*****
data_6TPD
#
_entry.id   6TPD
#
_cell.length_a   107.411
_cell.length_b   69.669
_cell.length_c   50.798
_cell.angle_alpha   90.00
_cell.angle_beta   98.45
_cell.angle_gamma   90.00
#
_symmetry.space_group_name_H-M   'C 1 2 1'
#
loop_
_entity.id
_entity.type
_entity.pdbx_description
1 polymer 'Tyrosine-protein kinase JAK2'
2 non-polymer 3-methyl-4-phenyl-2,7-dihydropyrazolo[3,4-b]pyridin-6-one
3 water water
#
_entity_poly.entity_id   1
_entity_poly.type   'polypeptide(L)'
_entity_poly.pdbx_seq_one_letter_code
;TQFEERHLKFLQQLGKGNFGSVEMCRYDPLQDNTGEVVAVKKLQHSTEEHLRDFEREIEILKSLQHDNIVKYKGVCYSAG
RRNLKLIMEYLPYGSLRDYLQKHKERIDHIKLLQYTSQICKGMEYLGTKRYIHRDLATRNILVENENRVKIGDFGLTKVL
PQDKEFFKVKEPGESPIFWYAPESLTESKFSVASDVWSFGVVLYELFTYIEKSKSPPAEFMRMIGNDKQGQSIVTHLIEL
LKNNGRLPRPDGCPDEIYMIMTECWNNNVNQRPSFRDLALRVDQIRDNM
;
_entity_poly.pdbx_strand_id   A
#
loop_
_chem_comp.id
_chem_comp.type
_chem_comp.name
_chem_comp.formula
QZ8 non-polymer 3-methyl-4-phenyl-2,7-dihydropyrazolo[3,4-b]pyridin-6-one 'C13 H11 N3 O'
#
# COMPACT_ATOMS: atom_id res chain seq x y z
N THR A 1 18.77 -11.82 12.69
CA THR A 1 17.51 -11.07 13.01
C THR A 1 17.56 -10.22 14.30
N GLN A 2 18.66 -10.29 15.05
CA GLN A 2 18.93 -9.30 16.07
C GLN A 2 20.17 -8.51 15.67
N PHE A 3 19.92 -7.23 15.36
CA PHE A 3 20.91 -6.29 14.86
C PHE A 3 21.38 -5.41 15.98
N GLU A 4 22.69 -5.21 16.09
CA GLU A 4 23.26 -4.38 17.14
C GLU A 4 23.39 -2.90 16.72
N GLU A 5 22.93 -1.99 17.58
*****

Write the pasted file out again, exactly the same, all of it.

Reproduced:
data_6TPD
#
_entry.id   6TPD
#
_cell.length_a   107.411
_cell.length_b   69.669
_cell.length_c   50.798
_cell.angle_alpha   90.00
_cell.angle_beta   98.45
_cell.angle_gamma   90.00
#
_symmetry.space_group_name_H-M   'C 1 2 1'
#
loop_
_entity.id
_entity.type
_entity.pdbx_description
1 polymer 'Tyrosine-protein kinase JAK2'
2 non-polymer 3-methyl-4-phenyl-2,7-dihydropyrazolo[3,4-b]pyridin-6-one
3 water water
#
_entity_poly.entity_id   1
_entity_poly.type   'polypeptide(L)'
_entity_poly.pdbx_seq_one_letter_code
;TQFEERHLKFLQQLGKGNFGSVEMCRYDPLQDNTGEVVAVKKLQHSTEEHLRDFEREIEILKSLQHDNIVKYKGVCYSAG
RRNLKLIMEYLPYGSLRDYLQKHKERIDHIKLLQYTSQICKGMEYLGTKRYIHRDLATRNILVENENRVKIGDFGLTKVL
PQDKEFFKVKEPGESPIFWYAPESLTESKFSVASDVWSFGVVLYELFTYIEKSKSPPAEFMRMIGNDKQGQSIVTHLIEL
LKNNGRLPRPDGCPDEIYMIMTECWNNNVNQRPSFRDLALRVDQIRDNM
;
_entity_poly.pdbx_strand_id   A
#
loop_
_chem_comp.id
_chem_comp.type
_chem_comp.name
_chem_comp.formula
QZ8 non-polymer 3-methyl-4-phenyl-2,7-dihydropyrazolo[3,4-b]pyridin-6-one 'C13 H11 N3 O'
#
# COMPACT_ATOMS: atom_id res chain seq x y z
N THR A 1 18.77 -11.82 12.69
CA THR A 1 17.51 -11.07 13.01
C THR A 1 17.56 -10.22 14.30
N GLN A 2 18.66 -10.29 15.05
CA GLN A 2 18.93 -9.30 16.07
C GLN A 2 20.17 -8.51 15.67
N PHE A 3 19.92 -7.23 15.36
CA PHE A 3 20.91 -6.29 14.86
C PHE A 3 21.38 -5.41 15.98
N GLU A 4 22.69 -5.21 16.09
CA GLU A 4 23.26 -4.38 17.14
C GLU A 4 23.39 -2.90 16.72
N GLU A 5 22.93 -1.99 17.58